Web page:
Many veterans are being placed in the state’s Medicaid program rather than federal programs due to the poor coordination of health benefits by the state Department of Health and local social services departments. Auditors found many examples where necessary referrals were not made for federal benefits, which limits veterans’ health options, costing the state and local taxpayers millions of dollars.
“Our nation’s heroes should be told that they have options when it comes to where they receive the health benefits they need and deserve. They should not be at the mercy of administrative problems, nor should taxpayers,” DiNapoli said. “New York needs to do a better job coordinating how veterans are receiving their health benefits. Those who served in our Armed Forces should know all of their possible benefits.”
The Medicaid eligibility process allows local departments of social services to identify and refer veterans to the state Division of Veterans’ Affairs or local veterans’ service agencies so they can file for federal benefits. There referrals are vital for enhancing the coordination of veterans’ Medicaid and U.S. Department of Veterans Affairs benefits, as well as helping ensure veterans access federal benefits.
“In 2002, DOH determined that 15,390 veterans received Medicaid services totaling more than $191 million in 2001. At that time, DOH sent a letter to all local departments of social services commissioners informing them that these expenditures could be reduced if veterans accessed care through the U.S. Department of Veterans Affairs (VA). The letter told local district commissioners to consider establishing local procedures for educating veterans about their eligibility for health care benefits through the VA and instructed them to assist veterans in obtaining those services. Since then, DOH has done little to ensure that local districts comply with state laws and DOH’s Medicaid policies regarding the coordination of veterans’ health care benefits.”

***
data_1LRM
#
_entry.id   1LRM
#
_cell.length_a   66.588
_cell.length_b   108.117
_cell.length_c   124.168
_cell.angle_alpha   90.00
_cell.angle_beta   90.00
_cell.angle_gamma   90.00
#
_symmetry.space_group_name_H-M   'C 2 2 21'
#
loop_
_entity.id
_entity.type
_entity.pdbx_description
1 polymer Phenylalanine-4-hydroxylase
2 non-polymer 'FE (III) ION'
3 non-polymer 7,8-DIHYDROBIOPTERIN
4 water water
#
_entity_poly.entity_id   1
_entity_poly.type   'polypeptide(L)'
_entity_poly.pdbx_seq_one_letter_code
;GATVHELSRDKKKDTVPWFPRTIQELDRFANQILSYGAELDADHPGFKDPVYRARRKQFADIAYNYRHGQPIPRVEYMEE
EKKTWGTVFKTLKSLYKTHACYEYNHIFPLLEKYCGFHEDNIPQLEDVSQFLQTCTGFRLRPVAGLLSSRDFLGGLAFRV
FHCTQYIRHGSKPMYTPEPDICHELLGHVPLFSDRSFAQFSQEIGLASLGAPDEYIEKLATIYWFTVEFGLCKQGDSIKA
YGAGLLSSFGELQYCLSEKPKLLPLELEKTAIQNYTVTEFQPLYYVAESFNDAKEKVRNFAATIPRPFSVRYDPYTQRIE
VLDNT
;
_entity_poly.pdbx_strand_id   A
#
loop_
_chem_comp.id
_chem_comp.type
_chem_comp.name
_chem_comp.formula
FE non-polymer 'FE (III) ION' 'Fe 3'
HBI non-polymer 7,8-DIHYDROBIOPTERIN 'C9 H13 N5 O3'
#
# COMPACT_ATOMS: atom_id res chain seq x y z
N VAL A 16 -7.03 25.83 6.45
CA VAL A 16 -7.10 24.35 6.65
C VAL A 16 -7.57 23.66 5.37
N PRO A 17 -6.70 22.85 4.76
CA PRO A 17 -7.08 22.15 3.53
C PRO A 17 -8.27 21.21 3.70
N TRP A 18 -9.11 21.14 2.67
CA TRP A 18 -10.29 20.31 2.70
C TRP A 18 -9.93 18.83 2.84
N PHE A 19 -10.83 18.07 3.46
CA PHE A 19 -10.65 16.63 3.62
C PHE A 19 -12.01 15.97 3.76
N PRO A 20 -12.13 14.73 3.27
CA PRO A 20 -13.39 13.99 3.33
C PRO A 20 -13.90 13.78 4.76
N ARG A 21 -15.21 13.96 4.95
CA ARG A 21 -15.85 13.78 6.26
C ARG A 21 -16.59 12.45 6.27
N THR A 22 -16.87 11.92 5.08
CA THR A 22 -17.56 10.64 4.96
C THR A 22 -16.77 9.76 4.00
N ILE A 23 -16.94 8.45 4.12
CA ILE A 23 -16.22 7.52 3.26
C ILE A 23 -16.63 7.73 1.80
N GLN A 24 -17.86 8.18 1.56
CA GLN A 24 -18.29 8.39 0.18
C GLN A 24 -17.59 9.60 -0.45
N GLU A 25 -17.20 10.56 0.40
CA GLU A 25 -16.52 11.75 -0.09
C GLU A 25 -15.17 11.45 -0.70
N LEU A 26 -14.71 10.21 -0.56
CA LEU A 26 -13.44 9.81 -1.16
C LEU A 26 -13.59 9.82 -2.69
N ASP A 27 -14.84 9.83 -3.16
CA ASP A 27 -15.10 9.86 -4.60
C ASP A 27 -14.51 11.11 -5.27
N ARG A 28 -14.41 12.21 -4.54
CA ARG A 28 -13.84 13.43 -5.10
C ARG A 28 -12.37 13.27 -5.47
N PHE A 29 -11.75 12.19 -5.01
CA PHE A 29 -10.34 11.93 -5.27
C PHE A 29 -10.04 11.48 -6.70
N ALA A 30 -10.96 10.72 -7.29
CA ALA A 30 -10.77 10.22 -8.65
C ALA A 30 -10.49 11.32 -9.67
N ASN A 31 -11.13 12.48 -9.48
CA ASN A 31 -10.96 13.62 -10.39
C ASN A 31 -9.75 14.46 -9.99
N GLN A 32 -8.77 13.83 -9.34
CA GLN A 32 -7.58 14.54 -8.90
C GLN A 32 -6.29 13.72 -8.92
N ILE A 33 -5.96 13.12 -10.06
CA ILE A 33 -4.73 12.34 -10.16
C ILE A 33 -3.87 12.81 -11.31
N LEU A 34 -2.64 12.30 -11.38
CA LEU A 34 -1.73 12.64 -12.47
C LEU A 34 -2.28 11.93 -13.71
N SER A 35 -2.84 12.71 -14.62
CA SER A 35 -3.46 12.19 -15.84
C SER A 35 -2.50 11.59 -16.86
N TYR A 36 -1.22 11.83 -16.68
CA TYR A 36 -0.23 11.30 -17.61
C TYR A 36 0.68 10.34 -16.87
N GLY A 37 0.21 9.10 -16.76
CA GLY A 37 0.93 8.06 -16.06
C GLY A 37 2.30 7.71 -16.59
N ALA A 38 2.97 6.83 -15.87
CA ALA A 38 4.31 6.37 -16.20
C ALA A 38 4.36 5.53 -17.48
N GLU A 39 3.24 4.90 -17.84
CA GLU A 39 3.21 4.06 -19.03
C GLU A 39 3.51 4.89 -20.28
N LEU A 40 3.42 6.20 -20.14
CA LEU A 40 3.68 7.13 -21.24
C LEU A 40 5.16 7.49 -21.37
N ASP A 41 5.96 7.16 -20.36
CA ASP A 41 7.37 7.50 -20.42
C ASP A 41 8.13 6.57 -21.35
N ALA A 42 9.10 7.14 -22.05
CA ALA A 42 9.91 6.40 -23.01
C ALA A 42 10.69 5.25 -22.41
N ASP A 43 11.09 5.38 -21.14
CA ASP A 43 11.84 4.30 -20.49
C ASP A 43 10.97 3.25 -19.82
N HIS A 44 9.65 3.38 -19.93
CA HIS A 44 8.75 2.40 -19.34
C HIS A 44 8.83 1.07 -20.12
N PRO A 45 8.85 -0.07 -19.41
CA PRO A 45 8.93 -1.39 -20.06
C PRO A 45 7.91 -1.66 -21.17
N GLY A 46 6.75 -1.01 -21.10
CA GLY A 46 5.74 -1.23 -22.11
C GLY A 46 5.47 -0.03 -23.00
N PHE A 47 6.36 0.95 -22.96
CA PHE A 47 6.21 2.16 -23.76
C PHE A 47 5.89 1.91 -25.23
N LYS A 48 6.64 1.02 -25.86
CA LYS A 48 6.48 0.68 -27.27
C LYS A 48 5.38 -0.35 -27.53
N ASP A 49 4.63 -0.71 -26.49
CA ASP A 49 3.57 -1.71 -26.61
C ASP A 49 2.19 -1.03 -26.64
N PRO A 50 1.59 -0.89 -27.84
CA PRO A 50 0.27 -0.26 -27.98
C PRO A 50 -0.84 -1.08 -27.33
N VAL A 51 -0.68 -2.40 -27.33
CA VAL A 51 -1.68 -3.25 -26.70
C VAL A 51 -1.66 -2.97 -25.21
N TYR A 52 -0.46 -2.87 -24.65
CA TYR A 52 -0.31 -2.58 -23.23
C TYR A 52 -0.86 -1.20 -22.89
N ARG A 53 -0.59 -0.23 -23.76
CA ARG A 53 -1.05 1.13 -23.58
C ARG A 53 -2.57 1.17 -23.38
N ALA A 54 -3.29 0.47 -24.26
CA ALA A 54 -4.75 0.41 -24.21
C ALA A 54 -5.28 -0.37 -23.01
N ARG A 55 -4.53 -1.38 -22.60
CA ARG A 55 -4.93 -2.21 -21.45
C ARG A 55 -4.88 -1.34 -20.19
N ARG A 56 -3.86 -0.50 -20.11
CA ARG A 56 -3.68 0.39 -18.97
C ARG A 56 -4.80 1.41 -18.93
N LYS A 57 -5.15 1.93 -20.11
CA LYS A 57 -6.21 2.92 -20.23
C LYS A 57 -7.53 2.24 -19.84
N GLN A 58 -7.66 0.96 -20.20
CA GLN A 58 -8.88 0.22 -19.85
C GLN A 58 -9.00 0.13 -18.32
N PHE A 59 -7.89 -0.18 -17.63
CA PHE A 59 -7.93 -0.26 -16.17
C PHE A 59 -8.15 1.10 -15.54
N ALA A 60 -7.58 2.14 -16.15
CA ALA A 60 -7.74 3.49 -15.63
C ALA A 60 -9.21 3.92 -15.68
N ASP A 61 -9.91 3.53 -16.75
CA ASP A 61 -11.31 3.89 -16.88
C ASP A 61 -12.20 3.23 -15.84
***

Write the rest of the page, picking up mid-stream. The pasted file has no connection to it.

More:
DiNapoli’s auditors found 679 Medicaid recipients who appeared to be veterans’ dependents and were potentially eligible for VA medical benefits during the five-year audit period. Medicaid paid health care providers nearly $50 million for these recipients.
DiNapoli recommended DOH:
• Reinforce policies and procedures regarding local districts’ responsibilities, including identifying veterans, advising veterans of federal health care benefits, referring veterans and keeping records of referrals to the state DVA/local VSA, and ensuring veterans file for federal benefits;
• Identify local district best practices and share among all counties; and
• Actively monitor the performance of local districts to ensure they comply with the Law and the Department’s policies and procedures regarding the coordination of veterans’ health care benefits.
For more information, visit: http://www.osc.state.ny.us/audits/allaudits/093014/12s162.pdf